PHILADELPHIA (CBS/CNN) — Friday the 13th is usually associated with bad luck but if you are an astronomy enthusiast, then this Friday, September 13th is your lucky day! Friday night we are set to experience the Harvest Moon for 2019.

The Harvest Moon is described as the full moon that occurs nearest to the Autumnal Equinox, or the start of the Fall season. This year the Equinox occurs on Sept. 23, making the full moon this Friday the Harvest Moon.

The days grow shorter, the air gets brisker and a glowing full moon kicks it all off. Here’s what it is, when you can see it and why it’s teenier this year.

What’s a harvest moon?
A harvest moon is a full moon that usually occurs around the autumnal equinox but sometimes laze into October in the Western Hemisphere.

Fall officially begins on Sept. 23 at 3:40 a.m. Our next full moon will be this Friday night — Friday the 13th!

A harvest moon rises about 25 minutes after the sun sets in most of the northern US, NASA said, 25 minutes earlier than a typical moon. This brings extra light in the evenings.

What causes it?
The moon’s positioned at the “most shallow angle” with the eastern horizon, the Farmer’s Almanac said. This shortens the period between the time the sun sets and the moon rises.

And like any full moon, the sun and moon are opposite each other, so the sun cranks up the moon’s brightness.

Why is it called a ‘harvest moon’?
Thank farmers. Those extra 25 minutes of sunlight extended harvesting time for farmers, so they could continue their picking later into the evenings. And at the right time, it kinda looks like a big, glowing pumpkin.

Why is this one special?
It’s mini! This year’s harvest moon will occur during the apogee, or the point in the moon’s orbit when it’s farthest from Earth. As a result, it’ll appear 14% smaller than a typical full moon, the Farmer’s Almanac said.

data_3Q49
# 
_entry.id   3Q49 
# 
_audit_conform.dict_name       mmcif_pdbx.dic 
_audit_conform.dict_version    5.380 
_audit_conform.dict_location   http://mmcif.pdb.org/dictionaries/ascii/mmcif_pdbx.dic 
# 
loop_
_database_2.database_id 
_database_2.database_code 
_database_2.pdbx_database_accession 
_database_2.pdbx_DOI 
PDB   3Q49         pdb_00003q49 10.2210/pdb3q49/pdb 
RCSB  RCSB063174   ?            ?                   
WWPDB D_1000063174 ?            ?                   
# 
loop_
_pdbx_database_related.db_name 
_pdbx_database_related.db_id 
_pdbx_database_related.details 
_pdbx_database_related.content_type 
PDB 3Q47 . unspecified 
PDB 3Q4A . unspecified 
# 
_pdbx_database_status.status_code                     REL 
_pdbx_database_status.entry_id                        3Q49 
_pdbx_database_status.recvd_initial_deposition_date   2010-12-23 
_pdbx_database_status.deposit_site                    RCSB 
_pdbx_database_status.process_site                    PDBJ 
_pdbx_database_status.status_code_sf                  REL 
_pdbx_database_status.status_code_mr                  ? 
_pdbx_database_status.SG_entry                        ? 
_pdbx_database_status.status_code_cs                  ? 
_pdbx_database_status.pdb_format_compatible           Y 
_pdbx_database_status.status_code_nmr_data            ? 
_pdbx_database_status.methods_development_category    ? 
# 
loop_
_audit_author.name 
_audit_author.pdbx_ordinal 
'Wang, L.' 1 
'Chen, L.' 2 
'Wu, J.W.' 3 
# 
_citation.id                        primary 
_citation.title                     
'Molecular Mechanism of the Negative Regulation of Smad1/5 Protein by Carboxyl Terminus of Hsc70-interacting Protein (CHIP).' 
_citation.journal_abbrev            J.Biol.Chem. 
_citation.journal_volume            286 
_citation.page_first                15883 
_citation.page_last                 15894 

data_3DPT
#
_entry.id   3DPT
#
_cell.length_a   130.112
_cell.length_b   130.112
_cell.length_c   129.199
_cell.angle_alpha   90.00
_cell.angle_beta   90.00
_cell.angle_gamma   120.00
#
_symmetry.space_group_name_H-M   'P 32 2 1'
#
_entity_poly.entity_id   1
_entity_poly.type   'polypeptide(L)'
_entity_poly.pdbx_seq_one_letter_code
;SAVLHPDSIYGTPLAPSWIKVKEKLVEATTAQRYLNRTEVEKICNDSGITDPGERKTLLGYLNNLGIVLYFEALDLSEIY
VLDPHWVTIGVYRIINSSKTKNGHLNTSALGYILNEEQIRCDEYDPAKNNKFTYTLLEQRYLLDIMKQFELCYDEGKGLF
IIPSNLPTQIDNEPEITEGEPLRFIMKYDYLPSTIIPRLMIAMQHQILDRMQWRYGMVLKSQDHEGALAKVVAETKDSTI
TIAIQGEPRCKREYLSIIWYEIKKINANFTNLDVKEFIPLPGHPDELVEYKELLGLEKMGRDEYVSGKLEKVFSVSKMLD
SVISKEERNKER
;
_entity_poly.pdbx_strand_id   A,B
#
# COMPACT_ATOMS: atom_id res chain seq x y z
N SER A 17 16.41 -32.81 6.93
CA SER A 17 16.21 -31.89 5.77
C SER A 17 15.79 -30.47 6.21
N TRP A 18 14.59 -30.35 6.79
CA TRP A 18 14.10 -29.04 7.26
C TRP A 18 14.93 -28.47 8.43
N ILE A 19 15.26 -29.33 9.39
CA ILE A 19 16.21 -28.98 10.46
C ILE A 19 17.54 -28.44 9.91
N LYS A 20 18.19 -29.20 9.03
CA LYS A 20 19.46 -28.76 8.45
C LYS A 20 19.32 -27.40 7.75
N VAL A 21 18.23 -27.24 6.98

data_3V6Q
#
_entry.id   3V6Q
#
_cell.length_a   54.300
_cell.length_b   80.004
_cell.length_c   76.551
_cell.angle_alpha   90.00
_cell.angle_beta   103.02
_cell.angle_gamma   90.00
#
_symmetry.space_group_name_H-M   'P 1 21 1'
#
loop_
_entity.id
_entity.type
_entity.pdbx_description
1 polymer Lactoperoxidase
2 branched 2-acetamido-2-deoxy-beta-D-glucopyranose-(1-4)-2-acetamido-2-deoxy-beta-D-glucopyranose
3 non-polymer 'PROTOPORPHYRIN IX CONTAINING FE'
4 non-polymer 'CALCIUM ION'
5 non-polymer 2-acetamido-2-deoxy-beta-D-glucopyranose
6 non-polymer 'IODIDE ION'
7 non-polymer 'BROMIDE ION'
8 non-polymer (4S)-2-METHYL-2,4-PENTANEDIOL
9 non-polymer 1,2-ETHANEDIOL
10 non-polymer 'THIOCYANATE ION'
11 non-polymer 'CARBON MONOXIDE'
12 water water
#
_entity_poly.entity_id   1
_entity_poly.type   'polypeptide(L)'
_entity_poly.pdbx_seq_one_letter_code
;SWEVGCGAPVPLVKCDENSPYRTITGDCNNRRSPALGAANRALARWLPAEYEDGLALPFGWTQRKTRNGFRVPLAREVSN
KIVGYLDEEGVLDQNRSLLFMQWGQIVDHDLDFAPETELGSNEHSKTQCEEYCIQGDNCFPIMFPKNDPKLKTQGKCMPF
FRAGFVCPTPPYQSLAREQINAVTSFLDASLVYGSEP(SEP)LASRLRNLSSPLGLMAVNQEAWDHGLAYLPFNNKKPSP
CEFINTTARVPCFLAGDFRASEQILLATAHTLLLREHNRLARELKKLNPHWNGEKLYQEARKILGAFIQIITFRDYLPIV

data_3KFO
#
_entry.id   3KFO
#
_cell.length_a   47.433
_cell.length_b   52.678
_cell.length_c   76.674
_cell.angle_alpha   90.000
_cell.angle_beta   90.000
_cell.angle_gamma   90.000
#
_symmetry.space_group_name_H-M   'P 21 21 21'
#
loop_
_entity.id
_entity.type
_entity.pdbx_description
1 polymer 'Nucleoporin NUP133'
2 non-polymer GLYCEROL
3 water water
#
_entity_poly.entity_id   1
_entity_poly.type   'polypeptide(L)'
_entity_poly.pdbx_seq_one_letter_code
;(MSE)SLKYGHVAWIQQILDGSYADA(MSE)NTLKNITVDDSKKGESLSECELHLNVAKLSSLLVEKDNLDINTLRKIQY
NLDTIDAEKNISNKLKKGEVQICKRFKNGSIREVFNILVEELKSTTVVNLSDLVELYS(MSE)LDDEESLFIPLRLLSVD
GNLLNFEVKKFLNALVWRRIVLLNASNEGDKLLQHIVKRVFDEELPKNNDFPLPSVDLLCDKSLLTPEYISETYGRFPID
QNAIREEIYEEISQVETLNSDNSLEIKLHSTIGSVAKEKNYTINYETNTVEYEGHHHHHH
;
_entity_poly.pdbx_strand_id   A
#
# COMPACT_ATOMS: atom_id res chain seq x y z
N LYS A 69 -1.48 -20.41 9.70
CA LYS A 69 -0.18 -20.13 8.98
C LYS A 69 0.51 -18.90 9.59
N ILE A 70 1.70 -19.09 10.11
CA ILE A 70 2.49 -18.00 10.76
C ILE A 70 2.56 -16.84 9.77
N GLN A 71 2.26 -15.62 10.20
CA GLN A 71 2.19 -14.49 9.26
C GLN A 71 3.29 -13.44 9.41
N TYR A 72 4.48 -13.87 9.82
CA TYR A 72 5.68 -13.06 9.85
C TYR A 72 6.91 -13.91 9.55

Why does it look reddish-orange sometimes?
The Harvest Moon may appear larger or have more of an orange tint. This is because the moon will rise close to sunset and will be located just above the horizon as the sun is setting.

Here are the sunset and moonrise times for Friday, Sept. 13:

Sunset – 7:12 p.m.
Moonrise – 7:24 p.m.

The fact that almost the whole country will experience a full moon on Friday the 13th is fairly rare. The last time we had a full moon on a Friday the 13th was June 13, 2014. In that case, though we were looking at the opposite of this year. In 2014 the moon was full on Friday for the east coast while it happened Thursday for the rest of the country. We have not had a nationwide full moon on a Friday the 13th since 2000 when it happened in October! We won’t see another nationwide full moon on a Friday until 2049.

Right now it looks like we will have to deal with some cloud cover Friday night. Crossing our fingers there are enough breaks so we can see at least part of the moon. Happy viewing!

CBS3 meteorologist Tiffany Savona and meteorologist Matt Peterson contributed to this report.

(©Copyright 2019 CBS Broadcasting Inc. All Rights Reserved.The-CNN-Wire™ & © 2019 Cable News Network, Inc., a Time Warner Company contributed to this report.)

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